PDF format version of this document.
Alcman: the choral poetry of ancient Sparta.
The poetry of 7th century B.C. Greece though fragmented by the
passage of time, remains as a window in the wall of history:
a view of complexly rich cultures and people. The surviving pieces
of a woven tapestry yield vivid images of individuals as well as
insights into their society.
Alcman's choral poem found at Saqqara1 in 1855 will be one of the poems considered.
I quote from Oswyn Murray's book Early Greece 2 regarding Alcman:
(Fragment 41 = 100D)
No countryman was he, not
clumsy, not one of the uncultured,
no man from Thessaly,
no Erysichean, not a shepherd,
But one from lofty Sardis.
(Fragment 16 = 13D)
Sardis was capital of the Lydian kingdom in Asia Minor; Alkman's poetry certainly reflects a society of high culture open to eastern influences and fascinated by the exotic; he was interested in cosmogony and in stories from the distant Black Sea, and delights in foreign names and objects. Despite their role in public performance, his poems are intimate and full of personal references - to his own skill, his relations with the dancers and theirs with each other; his touch is lighter and more playful even than Sappho's. His dancers have aristocratic names, Agido ('leader'), Astumeloisa ('favorite of the city'), Hagesichora ('leader of the dance'); some of them are known to have been related to royal houses. Their attributes are those of an aristocracy; they recall an earlier age, when Sparta was famous only for her women; they move like racehorses, they are compared with precious metals, their hair is long and flowing:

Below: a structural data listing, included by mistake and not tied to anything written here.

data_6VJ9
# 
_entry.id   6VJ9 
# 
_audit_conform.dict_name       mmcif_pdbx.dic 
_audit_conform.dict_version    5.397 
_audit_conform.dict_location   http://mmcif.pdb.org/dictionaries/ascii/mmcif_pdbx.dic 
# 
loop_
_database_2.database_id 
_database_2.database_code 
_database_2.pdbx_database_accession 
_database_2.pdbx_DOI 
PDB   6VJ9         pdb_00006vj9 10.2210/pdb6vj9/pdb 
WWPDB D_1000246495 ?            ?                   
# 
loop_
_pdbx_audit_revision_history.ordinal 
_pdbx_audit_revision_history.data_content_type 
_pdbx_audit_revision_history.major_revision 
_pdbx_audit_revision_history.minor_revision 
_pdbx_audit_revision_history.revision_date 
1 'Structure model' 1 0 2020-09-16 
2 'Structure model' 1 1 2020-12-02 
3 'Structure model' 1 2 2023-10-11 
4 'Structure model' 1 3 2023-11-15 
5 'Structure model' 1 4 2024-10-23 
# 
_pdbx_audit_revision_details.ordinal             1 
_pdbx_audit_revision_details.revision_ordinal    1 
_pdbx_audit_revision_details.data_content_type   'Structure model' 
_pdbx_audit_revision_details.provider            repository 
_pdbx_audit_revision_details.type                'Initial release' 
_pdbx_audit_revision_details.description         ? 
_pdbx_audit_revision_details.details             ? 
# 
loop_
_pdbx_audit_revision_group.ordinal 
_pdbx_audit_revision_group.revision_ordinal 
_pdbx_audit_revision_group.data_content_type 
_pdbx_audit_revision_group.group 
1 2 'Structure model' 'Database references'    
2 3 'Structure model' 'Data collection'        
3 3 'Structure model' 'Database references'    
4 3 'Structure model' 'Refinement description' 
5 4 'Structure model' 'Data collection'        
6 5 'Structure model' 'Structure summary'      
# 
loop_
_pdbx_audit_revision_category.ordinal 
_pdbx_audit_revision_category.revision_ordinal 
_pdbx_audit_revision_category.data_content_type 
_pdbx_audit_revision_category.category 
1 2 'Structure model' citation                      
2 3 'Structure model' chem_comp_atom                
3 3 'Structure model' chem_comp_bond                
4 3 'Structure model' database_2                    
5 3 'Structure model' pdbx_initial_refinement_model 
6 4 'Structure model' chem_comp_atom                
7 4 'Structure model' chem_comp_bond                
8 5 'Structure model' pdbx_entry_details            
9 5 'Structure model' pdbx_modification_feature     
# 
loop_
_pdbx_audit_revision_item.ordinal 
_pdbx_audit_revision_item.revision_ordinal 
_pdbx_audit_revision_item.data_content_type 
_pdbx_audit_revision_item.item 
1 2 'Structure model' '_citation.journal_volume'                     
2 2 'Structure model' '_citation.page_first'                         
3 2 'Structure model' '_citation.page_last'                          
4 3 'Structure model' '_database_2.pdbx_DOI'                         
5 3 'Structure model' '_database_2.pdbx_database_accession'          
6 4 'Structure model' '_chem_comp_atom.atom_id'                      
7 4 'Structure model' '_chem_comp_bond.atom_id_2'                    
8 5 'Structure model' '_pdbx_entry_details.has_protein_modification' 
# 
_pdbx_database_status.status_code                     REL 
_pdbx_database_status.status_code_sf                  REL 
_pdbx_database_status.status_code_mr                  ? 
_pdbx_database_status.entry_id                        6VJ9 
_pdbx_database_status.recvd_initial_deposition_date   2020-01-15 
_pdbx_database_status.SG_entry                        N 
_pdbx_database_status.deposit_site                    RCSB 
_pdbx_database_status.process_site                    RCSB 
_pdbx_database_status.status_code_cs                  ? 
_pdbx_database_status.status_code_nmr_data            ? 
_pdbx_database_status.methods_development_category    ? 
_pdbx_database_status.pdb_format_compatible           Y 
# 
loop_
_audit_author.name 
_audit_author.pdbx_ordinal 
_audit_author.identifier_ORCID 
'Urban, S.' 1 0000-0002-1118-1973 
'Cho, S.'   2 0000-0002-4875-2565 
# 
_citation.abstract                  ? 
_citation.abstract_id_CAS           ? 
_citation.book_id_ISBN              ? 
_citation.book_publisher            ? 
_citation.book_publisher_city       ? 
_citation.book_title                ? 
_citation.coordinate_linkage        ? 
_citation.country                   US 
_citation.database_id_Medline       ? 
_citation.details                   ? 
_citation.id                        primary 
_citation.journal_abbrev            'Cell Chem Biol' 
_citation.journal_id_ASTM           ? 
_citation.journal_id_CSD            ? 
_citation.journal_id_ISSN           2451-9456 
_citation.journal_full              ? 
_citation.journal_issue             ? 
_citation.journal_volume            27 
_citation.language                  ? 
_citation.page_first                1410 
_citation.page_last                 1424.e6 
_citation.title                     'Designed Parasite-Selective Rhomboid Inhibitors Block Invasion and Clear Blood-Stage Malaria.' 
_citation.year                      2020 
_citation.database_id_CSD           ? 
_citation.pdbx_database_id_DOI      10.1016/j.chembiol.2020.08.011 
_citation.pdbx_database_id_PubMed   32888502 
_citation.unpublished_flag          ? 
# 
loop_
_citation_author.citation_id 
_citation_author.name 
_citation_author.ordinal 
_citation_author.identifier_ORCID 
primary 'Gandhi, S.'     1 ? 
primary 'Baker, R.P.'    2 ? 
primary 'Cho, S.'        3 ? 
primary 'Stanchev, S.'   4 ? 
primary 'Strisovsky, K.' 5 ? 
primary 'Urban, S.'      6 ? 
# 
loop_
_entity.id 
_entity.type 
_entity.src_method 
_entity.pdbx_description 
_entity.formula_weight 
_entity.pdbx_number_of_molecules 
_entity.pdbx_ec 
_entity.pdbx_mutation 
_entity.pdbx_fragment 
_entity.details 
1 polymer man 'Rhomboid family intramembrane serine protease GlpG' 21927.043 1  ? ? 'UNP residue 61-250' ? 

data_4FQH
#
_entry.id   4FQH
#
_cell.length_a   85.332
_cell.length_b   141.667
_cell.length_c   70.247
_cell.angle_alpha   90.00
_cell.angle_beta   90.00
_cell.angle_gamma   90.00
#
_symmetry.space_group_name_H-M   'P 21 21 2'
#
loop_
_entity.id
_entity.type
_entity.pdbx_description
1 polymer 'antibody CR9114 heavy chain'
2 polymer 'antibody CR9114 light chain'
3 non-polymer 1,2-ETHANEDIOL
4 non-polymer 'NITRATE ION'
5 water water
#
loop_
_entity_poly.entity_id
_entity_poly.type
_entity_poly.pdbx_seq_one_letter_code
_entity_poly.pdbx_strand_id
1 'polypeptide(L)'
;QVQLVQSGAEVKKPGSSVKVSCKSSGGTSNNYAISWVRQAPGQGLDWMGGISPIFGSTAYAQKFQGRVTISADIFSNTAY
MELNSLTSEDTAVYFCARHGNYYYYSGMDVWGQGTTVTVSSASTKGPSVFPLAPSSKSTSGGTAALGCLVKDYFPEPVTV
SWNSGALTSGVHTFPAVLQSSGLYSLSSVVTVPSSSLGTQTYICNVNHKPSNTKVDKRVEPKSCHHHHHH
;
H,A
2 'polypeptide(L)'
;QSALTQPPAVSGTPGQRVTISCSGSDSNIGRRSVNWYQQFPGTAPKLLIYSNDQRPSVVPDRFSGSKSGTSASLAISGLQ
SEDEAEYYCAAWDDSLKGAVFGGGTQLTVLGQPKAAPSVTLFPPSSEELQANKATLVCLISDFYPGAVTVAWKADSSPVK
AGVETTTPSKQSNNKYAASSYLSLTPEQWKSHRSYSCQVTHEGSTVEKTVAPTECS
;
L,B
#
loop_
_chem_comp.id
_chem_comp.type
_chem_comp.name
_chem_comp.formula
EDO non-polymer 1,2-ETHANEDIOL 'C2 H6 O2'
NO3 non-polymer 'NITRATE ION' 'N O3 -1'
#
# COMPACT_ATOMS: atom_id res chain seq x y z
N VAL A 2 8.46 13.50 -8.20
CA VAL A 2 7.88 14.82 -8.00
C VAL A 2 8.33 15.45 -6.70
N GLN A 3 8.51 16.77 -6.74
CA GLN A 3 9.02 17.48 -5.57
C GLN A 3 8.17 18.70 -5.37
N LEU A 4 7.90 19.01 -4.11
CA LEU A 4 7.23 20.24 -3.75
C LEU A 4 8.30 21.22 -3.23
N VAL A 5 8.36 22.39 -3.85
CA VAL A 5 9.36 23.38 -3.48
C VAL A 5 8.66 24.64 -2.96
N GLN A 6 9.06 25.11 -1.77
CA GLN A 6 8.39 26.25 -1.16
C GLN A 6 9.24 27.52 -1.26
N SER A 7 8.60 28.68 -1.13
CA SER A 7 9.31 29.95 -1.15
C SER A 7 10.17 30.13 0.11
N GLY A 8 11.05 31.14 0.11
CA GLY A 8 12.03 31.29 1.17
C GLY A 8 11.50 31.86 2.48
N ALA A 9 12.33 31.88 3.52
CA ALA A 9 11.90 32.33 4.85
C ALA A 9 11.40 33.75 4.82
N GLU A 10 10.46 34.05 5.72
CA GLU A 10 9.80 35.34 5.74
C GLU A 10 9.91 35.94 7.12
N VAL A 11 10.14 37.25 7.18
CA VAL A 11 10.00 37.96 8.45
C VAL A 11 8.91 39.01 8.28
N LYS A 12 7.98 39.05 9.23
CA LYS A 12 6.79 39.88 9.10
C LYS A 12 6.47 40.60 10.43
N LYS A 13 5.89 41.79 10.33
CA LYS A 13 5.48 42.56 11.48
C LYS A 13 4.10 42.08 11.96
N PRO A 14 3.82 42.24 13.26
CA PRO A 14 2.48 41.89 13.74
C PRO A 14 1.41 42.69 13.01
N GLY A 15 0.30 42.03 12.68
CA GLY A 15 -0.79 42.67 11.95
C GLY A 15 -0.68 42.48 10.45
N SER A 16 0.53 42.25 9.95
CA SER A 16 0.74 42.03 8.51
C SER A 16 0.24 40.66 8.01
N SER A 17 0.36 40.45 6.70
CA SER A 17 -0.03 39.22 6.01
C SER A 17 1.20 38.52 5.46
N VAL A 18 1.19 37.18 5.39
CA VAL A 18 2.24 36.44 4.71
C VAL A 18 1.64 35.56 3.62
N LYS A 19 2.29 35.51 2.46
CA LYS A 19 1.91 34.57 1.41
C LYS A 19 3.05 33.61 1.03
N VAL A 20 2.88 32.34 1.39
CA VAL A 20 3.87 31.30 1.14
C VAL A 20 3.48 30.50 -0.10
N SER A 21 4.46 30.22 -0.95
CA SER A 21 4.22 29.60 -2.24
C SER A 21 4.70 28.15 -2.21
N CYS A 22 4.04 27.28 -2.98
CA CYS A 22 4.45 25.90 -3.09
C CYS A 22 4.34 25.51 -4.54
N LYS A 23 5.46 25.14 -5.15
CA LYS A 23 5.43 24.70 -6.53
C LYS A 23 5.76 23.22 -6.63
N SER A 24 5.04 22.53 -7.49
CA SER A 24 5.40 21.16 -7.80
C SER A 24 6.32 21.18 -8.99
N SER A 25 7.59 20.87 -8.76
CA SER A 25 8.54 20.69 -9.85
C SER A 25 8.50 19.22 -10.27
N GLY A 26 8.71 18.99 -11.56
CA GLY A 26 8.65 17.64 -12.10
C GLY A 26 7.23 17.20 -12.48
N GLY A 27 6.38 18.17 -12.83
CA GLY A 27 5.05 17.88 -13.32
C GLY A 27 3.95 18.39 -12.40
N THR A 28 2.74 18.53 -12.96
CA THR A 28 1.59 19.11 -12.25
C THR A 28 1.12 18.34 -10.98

Do you not see? The Venetian racehorse -
the hair of my kinswoman Hagesichora
blooms like untarnished gold;
her silver face -
but why should I talk with you openly?
The excavations at the shrine of Artemis Orthia have shown that eastern and other objects such as ivories, scarabs and amber beads were being imported from about 700...
...around the middle of the century (550) Spartan culture begins to decline. After Alkman no poets are known
In regard to Alcman's origins in Asia Minor, an observation has been made in Greek Lyric II 3, no. 39:
These words and melody Alcman invented by observing the tongued cry of partridges (caccabides).
He makes it clear that he learned to sing from the partridges. That is why Chamaeleon of Pontus said that the invention of music was devised by the ancients from the birds singing in lonely places.
Paul Friedrich's book, The Meaning of Aphrodite, (The Univ. of Chicago Press, 1978) explores the importance of Aphrodite for 8th and 7th century (b.c.) Greek poetry, particularly of Homer and Sappho. The book is especially interesting because it is a cross discipline of linguistics and anthropology. The roots of Aphrodite can be found as Semitic Ishtar, and the Proto-European *awsos, the Greek Eos, Dawn.
Friedrich also mentions, in discussing the relationship of Eos to the star mythology of Orion, that:
Alcman's Agido is Dawn-like, as he introduces her in the poem:
In Mr. Friedrich's book4, a footnote regarding his very lively and fascinating concept developed using the example of Phryne and Praxiteles relates the following: